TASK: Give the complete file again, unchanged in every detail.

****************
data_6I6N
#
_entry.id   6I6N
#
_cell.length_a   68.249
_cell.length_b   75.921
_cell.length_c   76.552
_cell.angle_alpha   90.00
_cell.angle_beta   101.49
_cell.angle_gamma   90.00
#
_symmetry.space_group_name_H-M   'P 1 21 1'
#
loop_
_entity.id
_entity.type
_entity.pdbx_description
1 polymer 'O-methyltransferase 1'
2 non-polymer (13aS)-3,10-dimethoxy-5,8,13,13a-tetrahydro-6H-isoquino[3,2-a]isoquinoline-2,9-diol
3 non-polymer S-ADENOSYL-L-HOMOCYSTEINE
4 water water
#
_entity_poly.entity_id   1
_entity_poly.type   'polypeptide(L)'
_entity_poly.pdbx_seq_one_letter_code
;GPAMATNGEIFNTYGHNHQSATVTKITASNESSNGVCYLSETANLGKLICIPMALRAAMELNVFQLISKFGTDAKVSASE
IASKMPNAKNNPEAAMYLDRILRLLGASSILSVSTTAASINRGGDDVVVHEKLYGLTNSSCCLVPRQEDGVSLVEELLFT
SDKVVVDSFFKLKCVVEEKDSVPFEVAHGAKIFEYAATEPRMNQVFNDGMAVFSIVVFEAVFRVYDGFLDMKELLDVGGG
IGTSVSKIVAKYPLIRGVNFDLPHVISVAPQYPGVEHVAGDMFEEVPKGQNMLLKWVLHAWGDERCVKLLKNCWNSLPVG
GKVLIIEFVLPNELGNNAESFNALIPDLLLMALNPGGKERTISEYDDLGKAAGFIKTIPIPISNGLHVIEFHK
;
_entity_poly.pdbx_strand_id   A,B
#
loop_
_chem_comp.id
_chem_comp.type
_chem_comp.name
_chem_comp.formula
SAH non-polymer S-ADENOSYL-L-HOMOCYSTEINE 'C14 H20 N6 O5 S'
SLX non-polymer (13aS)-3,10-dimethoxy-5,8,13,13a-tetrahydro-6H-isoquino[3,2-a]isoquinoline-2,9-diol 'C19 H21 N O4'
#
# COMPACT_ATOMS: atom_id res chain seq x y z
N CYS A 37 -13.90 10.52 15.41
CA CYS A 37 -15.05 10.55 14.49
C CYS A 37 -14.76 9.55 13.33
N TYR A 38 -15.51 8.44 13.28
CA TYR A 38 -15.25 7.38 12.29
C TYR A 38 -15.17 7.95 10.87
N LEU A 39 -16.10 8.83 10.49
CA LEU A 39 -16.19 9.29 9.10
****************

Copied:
data_6I6N
#
_entry.id   6I6N
#
_cell.length_a   68.249
_cell.length_b   75.921
_cell.length_c   76.552
_cell.angle_alpha   90.00
_cell.angle_beta   101.49
_cell.angle_gamma   90.00
#
_symmetry.space_group_name_H-M   'P 1 21 1'
#
loop_
_entity.id
_entity.type
_entity.pdbx_description
1 polymer 'O-methyltransferase 1'
2 non-polymer (13aS)-3,10-dimethoxy-5,8,13,13a-tetrahydro-6H-isoquino[3,2-a]isoquinoline-2,9-diol
3 non-polymer S-ADENOSYL-L-HOMOCYSTEINE
4 water water
#
_entity_poly.entity_id   1
_entity_poly.type   'polypeptide(L)'
_entity_poly.pdbx_seq_one_letter_code
;GPAMATNGEIFNTYGHNHQSATVTKITASNESSNGVCYLSETANLGKLICIPMALRAAMELNVFQLISKFGTDAKVSASE
IASKMPNAKNNPEAAMYLDRILRLLGASSILSVSTTAASINRGGDDVVVHEKLYGLTNSSCCLVPRQEDGVSLVEELLFT
SDKVVVDSFFKLKCVVEEKDSVPFEVAHGAKIFEYAATEPRMNQVFNDGMAVFSIVVFEAVFRVYDGFLDMKELLDVGGG
IGTSVSKIVAKYPLIRGVNFDLPHVISVAPQYPGVEHVAGDMFEEVPKGQNMLLKWVLHAWGDERCVKLLKNCWNSLPVG
GKVLIIEFVLPNELGNNAESFNALIPDLLLMALNPGGKERTISEYDDLGKAAGFIKTIPIPISNGLHVIEFHK
;
_entity_poly.pdbx_strand_id   A,B
#
loop_
_chem_comp.id
_chem_comp.type
_chem_comp.name
_chem_comp.formula
SAH non-polymer S-ADENOSYL-L-HOMOCYSTEINE 'C14 H20 N6 O5 S'
SLX non-polymer (13aS)-3,10-dimethoxy-5,8,13,13a-tetrahydro-6H-isoquino[3,2-a]isoquinoline-2,9-diol 'C19 H21 N O4'
#
# COMPACT_ATOMS: atom_id res chain seq x y z
N CYS A 37 -13.90 10.52 15.41
CA CYS A 37 -15.05 10.55 14.49
C CYS A 37 -14.76 9.55 13.33
N TYR A 38 -15.51 8.44 13.28
CA TYR A 38 -15.25 7.38 12.29
C TYR A 38 -15.17 7.95 10.87
N LEU A 39 -16.10 8.83 10.49
CA LEU A 39 -16.19 9.29 9.10